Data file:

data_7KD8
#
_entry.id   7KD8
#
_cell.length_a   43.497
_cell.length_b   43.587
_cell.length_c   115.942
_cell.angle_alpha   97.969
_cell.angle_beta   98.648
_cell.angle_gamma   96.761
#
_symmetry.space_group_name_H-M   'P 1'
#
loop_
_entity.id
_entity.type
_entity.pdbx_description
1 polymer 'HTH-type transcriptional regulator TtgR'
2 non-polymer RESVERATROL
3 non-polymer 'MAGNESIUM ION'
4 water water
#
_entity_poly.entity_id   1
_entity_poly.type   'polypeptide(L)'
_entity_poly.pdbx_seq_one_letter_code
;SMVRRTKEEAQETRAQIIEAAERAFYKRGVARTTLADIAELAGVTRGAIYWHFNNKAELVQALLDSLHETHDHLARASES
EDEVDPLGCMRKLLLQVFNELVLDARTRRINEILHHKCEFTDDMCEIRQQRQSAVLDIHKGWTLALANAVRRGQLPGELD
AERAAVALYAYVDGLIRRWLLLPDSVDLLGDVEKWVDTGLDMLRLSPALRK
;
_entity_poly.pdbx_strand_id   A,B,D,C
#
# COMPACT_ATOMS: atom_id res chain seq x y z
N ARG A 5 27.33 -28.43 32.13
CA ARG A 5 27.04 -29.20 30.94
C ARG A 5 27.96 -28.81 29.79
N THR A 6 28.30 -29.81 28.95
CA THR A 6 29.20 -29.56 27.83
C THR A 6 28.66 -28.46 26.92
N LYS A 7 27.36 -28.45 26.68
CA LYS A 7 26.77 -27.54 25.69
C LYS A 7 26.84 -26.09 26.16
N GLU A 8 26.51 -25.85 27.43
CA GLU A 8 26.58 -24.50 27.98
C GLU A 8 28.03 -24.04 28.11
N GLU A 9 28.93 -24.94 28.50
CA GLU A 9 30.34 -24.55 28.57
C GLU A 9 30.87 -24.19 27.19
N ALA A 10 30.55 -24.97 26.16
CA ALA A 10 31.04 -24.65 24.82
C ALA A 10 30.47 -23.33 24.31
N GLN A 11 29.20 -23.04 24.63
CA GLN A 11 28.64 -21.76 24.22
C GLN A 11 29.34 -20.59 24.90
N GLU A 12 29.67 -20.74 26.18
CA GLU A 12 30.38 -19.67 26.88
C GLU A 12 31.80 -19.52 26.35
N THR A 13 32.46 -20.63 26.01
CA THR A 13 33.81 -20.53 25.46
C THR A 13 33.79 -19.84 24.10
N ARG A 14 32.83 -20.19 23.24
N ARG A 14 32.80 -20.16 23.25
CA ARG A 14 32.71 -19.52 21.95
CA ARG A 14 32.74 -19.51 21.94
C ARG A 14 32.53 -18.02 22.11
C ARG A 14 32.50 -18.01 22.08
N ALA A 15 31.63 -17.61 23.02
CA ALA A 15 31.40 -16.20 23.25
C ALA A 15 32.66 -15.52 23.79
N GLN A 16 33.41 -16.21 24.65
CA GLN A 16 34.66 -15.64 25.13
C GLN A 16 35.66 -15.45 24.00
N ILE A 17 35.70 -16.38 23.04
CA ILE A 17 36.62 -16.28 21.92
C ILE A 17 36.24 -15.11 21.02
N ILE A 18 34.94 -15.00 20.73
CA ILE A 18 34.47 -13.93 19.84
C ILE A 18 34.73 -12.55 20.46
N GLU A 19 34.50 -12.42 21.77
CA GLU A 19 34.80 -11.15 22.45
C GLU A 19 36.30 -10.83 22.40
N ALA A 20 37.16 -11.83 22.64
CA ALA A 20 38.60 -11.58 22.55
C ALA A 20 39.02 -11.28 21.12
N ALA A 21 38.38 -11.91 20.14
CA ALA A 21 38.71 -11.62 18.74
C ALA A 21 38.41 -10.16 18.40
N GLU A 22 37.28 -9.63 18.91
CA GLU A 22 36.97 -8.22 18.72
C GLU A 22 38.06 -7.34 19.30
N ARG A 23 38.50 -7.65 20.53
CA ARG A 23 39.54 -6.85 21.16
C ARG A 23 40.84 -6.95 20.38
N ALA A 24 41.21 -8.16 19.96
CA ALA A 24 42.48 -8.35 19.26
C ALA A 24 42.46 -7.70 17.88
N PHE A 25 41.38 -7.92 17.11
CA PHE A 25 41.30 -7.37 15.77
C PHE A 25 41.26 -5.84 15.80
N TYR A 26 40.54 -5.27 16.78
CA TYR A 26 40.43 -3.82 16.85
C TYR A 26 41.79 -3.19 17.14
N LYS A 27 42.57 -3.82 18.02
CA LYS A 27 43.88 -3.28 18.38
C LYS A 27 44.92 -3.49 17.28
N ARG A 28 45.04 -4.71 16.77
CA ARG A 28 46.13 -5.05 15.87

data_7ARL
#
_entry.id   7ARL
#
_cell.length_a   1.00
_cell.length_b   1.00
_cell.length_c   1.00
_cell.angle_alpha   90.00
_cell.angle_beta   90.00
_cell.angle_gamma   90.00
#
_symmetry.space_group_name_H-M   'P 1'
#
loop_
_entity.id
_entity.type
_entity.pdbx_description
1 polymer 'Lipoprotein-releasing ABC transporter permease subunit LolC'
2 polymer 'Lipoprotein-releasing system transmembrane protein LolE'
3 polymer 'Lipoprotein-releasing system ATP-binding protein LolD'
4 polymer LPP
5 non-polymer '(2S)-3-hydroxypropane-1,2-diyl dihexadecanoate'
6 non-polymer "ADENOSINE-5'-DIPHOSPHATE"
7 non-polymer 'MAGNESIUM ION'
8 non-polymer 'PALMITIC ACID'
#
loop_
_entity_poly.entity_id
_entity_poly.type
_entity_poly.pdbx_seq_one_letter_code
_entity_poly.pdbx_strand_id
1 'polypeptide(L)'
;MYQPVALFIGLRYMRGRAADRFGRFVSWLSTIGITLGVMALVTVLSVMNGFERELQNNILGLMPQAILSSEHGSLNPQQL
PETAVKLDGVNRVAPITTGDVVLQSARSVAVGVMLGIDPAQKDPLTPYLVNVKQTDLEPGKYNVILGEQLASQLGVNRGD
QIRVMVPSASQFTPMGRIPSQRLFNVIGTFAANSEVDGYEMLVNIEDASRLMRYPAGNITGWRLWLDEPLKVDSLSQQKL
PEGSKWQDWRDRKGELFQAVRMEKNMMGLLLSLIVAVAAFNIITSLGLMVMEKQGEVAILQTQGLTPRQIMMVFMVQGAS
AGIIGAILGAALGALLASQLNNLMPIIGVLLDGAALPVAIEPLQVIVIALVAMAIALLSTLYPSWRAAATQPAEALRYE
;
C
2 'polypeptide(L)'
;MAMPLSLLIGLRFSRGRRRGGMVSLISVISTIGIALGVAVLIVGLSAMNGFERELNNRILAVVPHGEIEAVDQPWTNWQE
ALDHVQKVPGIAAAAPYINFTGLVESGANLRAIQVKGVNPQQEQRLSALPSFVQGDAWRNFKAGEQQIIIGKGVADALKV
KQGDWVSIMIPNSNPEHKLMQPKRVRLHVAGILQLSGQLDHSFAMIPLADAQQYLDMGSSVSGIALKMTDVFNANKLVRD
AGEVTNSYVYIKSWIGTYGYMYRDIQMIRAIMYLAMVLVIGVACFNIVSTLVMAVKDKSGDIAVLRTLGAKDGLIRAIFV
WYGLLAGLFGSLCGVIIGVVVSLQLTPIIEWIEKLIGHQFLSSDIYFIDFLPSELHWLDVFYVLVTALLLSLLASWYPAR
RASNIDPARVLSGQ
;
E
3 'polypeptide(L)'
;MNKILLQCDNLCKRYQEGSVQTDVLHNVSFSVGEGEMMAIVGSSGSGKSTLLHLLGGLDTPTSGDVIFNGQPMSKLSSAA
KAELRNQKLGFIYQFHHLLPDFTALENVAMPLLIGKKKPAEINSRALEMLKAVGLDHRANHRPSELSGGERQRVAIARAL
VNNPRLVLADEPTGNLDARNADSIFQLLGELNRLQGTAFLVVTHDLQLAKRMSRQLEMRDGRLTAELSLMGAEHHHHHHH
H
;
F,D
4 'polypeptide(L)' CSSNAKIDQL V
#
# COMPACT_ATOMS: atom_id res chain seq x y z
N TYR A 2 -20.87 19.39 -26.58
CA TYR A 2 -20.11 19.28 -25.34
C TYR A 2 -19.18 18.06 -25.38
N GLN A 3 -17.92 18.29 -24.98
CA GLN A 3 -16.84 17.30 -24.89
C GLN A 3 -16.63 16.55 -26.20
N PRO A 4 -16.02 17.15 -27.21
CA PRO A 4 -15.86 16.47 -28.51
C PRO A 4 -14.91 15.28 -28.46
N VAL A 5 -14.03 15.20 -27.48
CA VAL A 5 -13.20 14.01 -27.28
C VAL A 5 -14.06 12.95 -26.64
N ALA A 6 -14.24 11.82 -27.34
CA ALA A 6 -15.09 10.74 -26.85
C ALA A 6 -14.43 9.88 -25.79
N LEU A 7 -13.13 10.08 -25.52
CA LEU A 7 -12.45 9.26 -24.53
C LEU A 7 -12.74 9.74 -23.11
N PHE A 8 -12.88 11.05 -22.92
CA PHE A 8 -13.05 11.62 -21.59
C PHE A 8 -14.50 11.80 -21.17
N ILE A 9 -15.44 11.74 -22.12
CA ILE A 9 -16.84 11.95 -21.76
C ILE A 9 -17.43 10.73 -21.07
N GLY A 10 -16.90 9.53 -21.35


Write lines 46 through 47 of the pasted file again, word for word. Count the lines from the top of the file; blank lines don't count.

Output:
CA GLU A 9 30.34 -24.55 28.57
C GLU A 9 30.87 -24.19 27.19